I grew up playing video games in arcades. Chuck E Cheese was a favorite hangout with its mix of arcade video games and carnival games. Hours were spent using up tokens and collecting tickets for prizes. My dad probably spent hundreds of dollars over the years at Chuck E Cheese alone.
The early 90s was still a golden age for arcades. While I was busy sticking to the more kid-friendly Teenage Mutant Ninja Turtles II: The Arcade Game and The Simpson’s Arcade Game, older kids were playing Street Fighter, Mortal Kombat and Smash TV.
At the epicenter of it all was the Chicago-based Midway Games. One of the last great arcade companies, Midway was responsible for edgy titles like Mortal Kombat and Smash TV, as well as fan favorites like Gauntlet, NBA Jam, NFL Blitz, Rampage, Spy Hunter and Cruis’n USA.
A new documentary aims to tell the “untold history” of Midway.
“Midway was my first industry job and I just couldn’t believe I was going to be working in the same building as Eugene Jarvis who made some of the best games of the ’80s,” says Josh Tsui, the current president of Robomodo, who is behind the documentary.
“Others such as Ed Boon and Mark Turmell were already about to become legends and everyone knew it. So being amongst these giants, I knew it was a special place. Seeing the games that were coming out, I knew it was a special time. Even back then I was mentally recording everything because it already felt like history in the making,” Tsui adds.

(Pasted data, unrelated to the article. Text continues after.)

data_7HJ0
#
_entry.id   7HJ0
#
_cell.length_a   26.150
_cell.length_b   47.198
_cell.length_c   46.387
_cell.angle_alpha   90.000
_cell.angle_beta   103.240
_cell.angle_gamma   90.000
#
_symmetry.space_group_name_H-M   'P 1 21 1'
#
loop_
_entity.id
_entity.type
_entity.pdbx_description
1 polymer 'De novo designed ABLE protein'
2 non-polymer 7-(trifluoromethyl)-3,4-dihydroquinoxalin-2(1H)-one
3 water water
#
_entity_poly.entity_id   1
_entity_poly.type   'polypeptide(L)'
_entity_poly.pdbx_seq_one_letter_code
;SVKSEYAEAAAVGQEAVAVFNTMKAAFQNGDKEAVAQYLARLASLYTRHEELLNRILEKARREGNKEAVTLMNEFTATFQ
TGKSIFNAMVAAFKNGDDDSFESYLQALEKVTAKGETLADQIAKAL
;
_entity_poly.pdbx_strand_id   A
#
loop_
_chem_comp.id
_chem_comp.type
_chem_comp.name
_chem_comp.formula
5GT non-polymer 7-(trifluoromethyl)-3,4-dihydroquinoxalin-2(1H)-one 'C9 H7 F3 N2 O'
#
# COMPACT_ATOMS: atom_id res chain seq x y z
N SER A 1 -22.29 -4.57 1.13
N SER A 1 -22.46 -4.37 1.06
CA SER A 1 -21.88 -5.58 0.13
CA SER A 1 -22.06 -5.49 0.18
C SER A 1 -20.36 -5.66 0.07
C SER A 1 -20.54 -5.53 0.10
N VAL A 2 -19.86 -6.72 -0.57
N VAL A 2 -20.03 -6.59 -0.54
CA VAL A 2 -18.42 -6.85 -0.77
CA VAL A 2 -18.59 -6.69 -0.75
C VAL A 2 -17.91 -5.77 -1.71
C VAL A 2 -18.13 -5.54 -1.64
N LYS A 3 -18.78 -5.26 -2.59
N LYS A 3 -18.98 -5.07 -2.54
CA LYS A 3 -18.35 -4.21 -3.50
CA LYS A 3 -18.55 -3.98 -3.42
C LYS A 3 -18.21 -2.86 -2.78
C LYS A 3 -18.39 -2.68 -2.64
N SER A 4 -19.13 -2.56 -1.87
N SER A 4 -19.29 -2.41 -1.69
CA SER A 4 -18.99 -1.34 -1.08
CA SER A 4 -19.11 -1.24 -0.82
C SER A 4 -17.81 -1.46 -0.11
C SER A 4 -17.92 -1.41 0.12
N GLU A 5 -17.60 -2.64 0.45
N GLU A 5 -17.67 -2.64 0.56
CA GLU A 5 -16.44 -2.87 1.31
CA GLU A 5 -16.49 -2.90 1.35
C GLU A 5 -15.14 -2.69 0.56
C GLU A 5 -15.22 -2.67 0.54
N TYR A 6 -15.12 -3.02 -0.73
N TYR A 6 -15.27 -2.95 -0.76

This was a transitionary period for gaming. Home consoles were on the upswing with increasingly powerful graphics. Within a few short years, they would even offer entertainment options like CD music playback. PlayStation, Nintendo 64 and Sega Saturn would usher in 3D gaming to mainstream audiences for the first time.
Arcades used to be at the cutting edge of video games. Taking advantage of their large cabinets for advanced chipsets, arcade games managed graphics that home consoles could not match. That advantage began to slowly slip away as the technology evolved to allow for more power to be packed into smaller devices. Arcades became a niche market and thousands of them shut their doors for good.
The arcade division of Midway closed in 2001 amid the precipitous drop in arcade game revenue. Midway refocused on home consoles and handhelds, releasing a number of critically acclaimed titles including The Suffering and Psi-Ops but eventually ran out of cash and sadly went out of business.
The short form history of Midway misses the human component of the arcade industry, though, which is why it’s great to see someone as passionate about the company as Josh Tsui do a documentary on the subject. The documentary — titled “Insert Coin: Inside Midway’s 90s Revolution” — will include interviews of developers who made some of the most iconic arcade games of the 1990s.
The Kickstarter campaign hopes to raise $75,000 from fans.